Phononic Hex 2.0 Peltier CPU Heatsink Review
Performance and Testing
The test set up consisted of the following
Intel i7 6700K Stock (4.2GHz)@ 1.2v, 4.6GHz @ 1.3v, 4.7GHz @ 1.344v, Asus Maximus VIII Ranger, 2x4GB Corsair Vengeance LPX Memory CoolerMaster V650, Corsair Force GT 60GB Coolermaster MasterCase Pro5
As was the case with our previous set up, we'll be testing our coolers at varying levels of overclock and increasing levels of voltage. The increase in volts means an increase in heat within the CPU, and it's this heat that the coolers need to dissipate.
Continuity is very important in testing, and for this reason we keep as many of the potential variables as locked down as possible. We will be using OCCT in Linpack X64, AVX compatible with all logical cores tested and 90% free memory utilised. The test is set up to run automatically with just a few clicks to set it going. A 10 minute idle followed by 30 minutes of testing and a 5 minute cool down is the order of the day and brings the total test time per clock speed to 45 minutes. So as to remove subjectivity in determining whether a CPU has failed, OCCT is set to stop the test and register a fail should the max temp exceed 80 degrees. As with the socket 2011, in testing we noted that if even just one of the cores exceeds 82 degrees OCCT halts the test and a fail is recorded.
It makes sense to start with the stock speed, and with stock volts, as this represents a good baseline from which to measure our results. As always, rather than leave the setting on Auto, we've actually dialed in the stock voltage we require, in this case it's 1.2 volts for a nice stable vanilla 4.2 GHz. Although these low volt low overclocks represent a good baseline to start from, they're not where the actions at, so for that we'll need to add more volts.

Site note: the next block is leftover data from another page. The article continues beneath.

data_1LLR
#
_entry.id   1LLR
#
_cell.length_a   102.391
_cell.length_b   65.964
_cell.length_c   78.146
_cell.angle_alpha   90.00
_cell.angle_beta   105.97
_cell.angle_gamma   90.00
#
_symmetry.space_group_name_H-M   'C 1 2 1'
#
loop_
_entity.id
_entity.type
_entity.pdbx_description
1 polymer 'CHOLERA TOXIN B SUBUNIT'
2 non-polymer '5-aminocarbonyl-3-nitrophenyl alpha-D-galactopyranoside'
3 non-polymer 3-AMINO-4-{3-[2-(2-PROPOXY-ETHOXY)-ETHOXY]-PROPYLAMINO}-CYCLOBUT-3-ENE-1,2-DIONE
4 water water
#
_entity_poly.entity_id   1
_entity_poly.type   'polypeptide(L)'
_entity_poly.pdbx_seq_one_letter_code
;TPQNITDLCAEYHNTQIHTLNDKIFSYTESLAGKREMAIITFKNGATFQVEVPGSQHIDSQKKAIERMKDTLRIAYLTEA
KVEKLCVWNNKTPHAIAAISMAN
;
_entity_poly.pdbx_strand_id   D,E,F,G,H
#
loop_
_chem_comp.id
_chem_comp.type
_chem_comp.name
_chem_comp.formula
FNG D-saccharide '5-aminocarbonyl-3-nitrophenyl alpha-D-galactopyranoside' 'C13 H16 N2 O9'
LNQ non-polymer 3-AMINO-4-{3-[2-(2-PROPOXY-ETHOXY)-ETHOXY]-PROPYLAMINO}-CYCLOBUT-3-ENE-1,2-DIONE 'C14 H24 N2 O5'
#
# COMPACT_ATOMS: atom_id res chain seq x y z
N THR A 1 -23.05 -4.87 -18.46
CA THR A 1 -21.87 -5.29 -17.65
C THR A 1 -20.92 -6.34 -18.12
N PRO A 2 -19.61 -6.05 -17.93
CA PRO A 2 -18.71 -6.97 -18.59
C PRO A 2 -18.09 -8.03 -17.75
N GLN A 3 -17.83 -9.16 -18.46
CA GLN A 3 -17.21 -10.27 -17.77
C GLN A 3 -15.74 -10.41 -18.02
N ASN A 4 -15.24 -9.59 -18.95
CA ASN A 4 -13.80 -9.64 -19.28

To get to 4.6GHz we had to up the volts to 1.3Volts At the higher levels of heat generated by the increase in voltage required for the 4.6GHz overclock, fan performance, although still a factor becomes less critical, replaced instead by a coolers ability to conduct the heat up the heat pipes and more crucially the total surface area of the fins enabling convection to the atmosphere. In the case of AIOs and water cooling the surface area of the radiator and the efficiency of the contact plate begin to play more of a factor.
Upping the volts still further we achieve a stable 4.7GHz overclock at 1.35v. This might not seem a huge increase on 4.6GHz, but the additional heat generated by that seemingly small bump in core voltage does seem to challenge the coolers that bit more, and so as before it's here we start to separate the men from the boys, as lesser coolers may not able to disperse the increased heat effectively. Again we see a jump of 10 degrees or so from the figures at 4GHz. Only the cream of the crop will excel at this level.